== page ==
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Front Page » Communities » Miami lacks appetite for new food truck regulations

Miami lacks appetite for new food truck regulations

Written by on March 17, 2020
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Miami lacks appetite for new food truck regulations

Legislation that would add additional food trucks regulations in the City of Miami has stalled, as the discussion among commissioners centered on the ways food trucks operate in the city among brick-and-mortar businesses.

Last week, city commissioners deferred an item sponsored by Commissioner Ken Russell that would address food trucks operating in the city with more permanence.

The legislation would mandate that all food trucks present in the same location for more than three days or parked on-site overnight, before receiving a business tax receipt, provide a notarized letter or affidavit from the property owner authorizing the food trucks and a site plan approved by the office of zoning that would show the proposed location. Additionally, for those food trucks, public restrooms must be available on site.

Mr. Russell introduced amendments to the legislation, one of which would require property owned and operated by a religious institution, educational institution or the city, which are currently exempt from the legislation, to provide access to a permanent bathroom. However, other commissioners pointed to problems that could emerge from the amendment, and as a result, it was removed.

Commissioner Joe Carollo, whose district currently does not permit food trucks, pointed to a need to protect brick-and-mortar businesses, especially now amid the coronavirus. He said businesses that would be most affected by the pandemic would be small businesses, which will struggle to pay their leases. He said passing the legislation would be like throwing a 100-pound weight to someone that needs a lifejacket.

“Ladies and gentlemen, there’s going to be a tremendous downsizing of our economy – as a country, as a region, as a city – real soon because of the coronavirus,” Mr. Carollo said.

City code now states food trucks require a business tax receipt, which is obtained by showing certificates of inspection from the Miami-Dade County Department of Health and the Florida Department of Business and Professional Regulation, Division of Hotels and Restaurants. Also required are proof of valid insurance, a vehicle identification number and a valid peddler’s business tax receipt from Miami-Dade County.

Food trucks aren’t allowed to operate within 500 feet of food service establishments, or gasoline, natural gas or other combustible energy source establishments, nor can they be in single-family residential areas and some low-density residential areas.

Properties in which food trucks are parked must have an active certificate of use. If no more than two food trucks are on-site, the activities qualify as ancillary to the certificate of use so long as they are in an allowed zoning area and are not present more than three times weekly and do not park on-site overnight, a provision that would be struck if the legislation as it stands is approved.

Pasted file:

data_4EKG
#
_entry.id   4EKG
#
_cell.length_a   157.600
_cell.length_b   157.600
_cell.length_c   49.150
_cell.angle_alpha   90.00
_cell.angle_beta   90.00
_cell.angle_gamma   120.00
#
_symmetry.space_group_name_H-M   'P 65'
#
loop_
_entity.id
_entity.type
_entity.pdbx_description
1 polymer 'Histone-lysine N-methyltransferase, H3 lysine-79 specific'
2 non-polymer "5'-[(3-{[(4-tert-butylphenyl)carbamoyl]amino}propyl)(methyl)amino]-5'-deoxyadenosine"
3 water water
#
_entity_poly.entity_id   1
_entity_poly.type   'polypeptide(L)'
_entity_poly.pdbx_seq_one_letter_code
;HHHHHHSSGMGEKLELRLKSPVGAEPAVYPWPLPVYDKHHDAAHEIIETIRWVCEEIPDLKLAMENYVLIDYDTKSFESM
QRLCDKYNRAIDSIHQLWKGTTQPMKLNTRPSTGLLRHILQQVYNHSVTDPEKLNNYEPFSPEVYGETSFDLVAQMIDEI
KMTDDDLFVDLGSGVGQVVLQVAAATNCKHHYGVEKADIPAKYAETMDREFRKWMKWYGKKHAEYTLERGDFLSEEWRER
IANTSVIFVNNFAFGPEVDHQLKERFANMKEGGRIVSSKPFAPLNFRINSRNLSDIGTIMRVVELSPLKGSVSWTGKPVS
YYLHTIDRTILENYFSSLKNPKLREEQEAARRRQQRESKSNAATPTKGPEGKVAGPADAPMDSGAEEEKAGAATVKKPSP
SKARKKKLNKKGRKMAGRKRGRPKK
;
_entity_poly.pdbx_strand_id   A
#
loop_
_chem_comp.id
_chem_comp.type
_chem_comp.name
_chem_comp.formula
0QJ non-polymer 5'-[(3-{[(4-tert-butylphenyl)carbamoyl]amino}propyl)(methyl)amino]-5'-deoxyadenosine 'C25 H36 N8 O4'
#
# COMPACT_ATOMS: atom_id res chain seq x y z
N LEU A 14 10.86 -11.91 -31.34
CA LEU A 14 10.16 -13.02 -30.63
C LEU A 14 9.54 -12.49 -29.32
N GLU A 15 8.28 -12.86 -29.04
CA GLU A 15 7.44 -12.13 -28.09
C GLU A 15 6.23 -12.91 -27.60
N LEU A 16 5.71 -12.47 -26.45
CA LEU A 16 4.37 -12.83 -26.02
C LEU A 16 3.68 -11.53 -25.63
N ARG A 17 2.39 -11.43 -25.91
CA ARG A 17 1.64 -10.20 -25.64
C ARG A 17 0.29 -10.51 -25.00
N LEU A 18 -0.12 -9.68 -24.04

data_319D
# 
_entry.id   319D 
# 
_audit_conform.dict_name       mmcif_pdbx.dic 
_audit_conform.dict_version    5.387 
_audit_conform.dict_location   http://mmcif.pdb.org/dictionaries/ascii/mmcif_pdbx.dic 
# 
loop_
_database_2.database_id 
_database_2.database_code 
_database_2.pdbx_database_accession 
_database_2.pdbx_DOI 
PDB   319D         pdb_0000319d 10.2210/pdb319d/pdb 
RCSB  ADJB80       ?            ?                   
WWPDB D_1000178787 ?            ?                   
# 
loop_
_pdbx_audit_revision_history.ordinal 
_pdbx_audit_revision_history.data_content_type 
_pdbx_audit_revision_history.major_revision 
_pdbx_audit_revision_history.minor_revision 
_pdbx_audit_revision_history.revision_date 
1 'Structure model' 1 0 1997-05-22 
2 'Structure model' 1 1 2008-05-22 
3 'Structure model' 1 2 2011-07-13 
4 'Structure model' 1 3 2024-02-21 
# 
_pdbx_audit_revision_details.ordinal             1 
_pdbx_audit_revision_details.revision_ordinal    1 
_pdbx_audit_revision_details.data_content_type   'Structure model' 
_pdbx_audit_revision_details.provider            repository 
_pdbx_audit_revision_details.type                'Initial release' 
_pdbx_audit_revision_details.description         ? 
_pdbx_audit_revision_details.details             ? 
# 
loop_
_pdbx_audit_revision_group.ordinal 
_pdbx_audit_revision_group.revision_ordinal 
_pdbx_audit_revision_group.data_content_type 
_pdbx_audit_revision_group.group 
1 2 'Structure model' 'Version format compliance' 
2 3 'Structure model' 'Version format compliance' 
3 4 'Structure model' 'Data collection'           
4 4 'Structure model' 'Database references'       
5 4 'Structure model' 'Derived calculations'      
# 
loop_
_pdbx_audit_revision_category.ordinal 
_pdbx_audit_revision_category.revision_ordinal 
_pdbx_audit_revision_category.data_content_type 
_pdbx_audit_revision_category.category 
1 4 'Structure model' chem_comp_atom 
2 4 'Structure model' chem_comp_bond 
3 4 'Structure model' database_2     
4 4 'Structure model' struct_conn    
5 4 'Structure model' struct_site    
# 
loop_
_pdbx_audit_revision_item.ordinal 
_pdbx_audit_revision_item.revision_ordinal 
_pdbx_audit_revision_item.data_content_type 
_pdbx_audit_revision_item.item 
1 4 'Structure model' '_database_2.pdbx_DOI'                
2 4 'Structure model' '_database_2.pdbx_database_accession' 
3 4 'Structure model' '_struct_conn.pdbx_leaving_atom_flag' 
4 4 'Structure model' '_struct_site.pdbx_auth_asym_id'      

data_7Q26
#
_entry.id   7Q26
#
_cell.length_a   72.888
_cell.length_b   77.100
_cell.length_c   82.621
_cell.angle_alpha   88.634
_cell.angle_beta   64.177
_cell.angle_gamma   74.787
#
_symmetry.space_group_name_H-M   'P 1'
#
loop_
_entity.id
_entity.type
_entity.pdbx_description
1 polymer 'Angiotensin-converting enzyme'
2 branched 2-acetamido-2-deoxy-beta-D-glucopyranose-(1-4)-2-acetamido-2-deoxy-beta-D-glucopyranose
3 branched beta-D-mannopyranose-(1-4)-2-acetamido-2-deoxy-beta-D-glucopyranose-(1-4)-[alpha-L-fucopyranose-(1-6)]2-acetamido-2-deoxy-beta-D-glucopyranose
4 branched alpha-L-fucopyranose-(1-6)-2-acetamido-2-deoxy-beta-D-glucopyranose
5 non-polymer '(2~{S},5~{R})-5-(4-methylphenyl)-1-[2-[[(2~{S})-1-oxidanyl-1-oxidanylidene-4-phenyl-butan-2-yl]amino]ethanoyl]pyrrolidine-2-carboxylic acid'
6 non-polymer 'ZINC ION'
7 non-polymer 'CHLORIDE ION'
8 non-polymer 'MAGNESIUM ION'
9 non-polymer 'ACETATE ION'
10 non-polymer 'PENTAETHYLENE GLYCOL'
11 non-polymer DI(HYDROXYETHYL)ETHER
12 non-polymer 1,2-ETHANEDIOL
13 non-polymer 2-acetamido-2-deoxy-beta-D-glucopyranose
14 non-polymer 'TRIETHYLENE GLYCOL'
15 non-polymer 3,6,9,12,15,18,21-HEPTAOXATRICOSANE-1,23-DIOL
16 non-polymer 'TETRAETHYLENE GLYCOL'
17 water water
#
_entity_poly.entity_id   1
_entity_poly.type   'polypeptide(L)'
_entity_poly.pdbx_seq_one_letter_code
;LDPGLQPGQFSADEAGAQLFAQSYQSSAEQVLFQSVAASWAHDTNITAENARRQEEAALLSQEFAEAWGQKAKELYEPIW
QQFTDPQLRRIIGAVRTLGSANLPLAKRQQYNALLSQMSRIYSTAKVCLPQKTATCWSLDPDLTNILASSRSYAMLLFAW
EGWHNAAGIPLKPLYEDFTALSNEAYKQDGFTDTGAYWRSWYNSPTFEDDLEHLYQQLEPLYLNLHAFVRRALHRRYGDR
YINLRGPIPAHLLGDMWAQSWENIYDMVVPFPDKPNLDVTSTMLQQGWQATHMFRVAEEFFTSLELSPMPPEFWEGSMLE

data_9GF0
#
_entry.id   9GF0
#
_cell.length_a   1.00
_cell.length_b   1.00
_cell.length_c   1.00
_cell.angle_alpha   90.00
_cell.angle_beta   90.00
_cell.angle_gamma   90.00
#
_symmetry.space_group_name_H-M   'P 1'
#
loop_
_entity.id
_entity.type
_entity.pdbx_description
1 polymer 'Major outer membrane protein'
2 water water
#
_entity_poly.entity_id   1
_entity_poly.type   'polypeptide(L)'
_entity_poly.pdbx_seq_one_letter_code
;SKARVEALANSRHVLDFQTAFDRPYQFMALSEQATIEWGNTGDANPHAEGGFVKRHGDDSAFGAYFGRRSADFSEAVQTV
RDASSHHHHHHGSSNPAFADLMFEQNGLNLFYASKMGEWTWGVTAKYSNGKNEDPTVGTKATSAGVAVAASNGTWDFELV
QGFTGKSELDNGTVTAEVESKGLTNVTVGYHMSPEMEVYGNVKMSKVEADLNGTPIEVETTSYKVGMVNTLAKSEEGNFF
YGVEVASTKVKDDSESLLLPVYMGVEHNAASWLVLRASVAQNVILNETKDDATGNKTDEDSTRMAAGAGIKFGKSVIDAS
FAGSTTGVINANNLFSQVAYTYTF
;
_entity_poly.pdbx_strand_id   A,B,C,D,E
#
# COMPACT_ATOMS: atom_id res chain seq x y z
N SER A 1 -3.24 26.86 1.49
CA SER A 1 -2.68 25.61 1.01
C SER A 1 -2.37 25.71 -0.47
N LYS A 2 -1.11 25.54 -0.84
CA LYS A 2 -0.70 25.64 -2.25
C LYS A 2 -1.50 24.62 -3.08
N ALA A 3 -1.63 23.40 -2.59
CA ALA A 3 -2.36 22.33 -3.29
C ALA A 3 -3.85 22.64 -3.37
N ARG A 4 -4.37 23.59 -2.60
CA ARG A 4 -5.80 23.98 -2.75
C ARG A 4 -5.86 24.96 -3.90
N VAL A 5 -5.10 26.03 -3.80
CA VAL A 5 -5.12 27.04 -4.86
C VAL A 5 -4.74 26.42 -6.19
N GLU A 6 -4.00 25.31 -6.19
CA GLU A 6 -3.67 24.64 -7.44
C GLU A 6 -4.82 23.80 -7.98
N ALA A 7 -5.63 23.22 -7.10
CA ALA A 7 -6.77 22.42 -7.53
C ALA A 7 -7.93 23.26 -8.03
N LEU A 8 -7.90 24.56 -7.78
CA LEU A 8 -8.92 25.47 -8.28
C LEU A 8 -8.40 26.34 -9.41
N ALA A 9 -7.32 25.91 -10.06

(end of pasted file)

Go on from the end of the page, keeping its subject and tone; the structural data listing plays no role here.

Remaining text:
Also for food trucks, a temporary use of vacant land permit can be obtained from the city, which is valid for a year.

“We have to find a happy medium where we don’t hurt the brick-and-mortars, particular the small businesses, but at the same time we don’t curtail the right of anybody that does want to start a small business with the little capital that they have in a food truck,” Commissioner Manolo Reyes said.

2 Responses to Miami lacks appetite for new food truck regulations

  1. Julio Reply

    March 17, 2020 at 11:42 pm

    The particulars sited by Commissioner Joe Carollo aren’t unique to Miami-Dade. What is unique here is that some commissioners cater to foreigners who come with deep pockets and always find a way to elbow out locals who simply can’t afford the outrageous rents being charged by landlords who often times also happen to be foreigners who don’t even require a bank loan to purchase commercial real estate. Miami-Dade is an unrealistic place to do business unless you’re wealthy and willing to take a loss in your business for the first couple of years, something which is unrealistic. This must change and soon.

  2. Ron Sadaka Reply

    March 23, 2020 at 8:51 am

    Food Trucks provide an affordable means of entering the restaurant/food service business where most new business owners would be locked-out. Restaurants are notoriously expensive to open- approvals, build-outs, permits, licenses and certificates of use, DERM, health dept, on and on… Many operators, as their businesses gain an audience, become popular and profitable, actually end-up opening brick & mortar restaurants (Sakaya comes to mind). I think we should provide for more food truck gathering venues- such as The Wharf on the River, Wynwood Yard, or even better- venues closer to where people live so they fulfill the need for fast takeout and delivery. Instead of opening for business in Carollo’s district, they’ll seek locations elsewhere. Carollo’s strategy of locking-out these would-be entrepreneurs does not serve them as business people nor does it serve the local consumer- all are his constituents.

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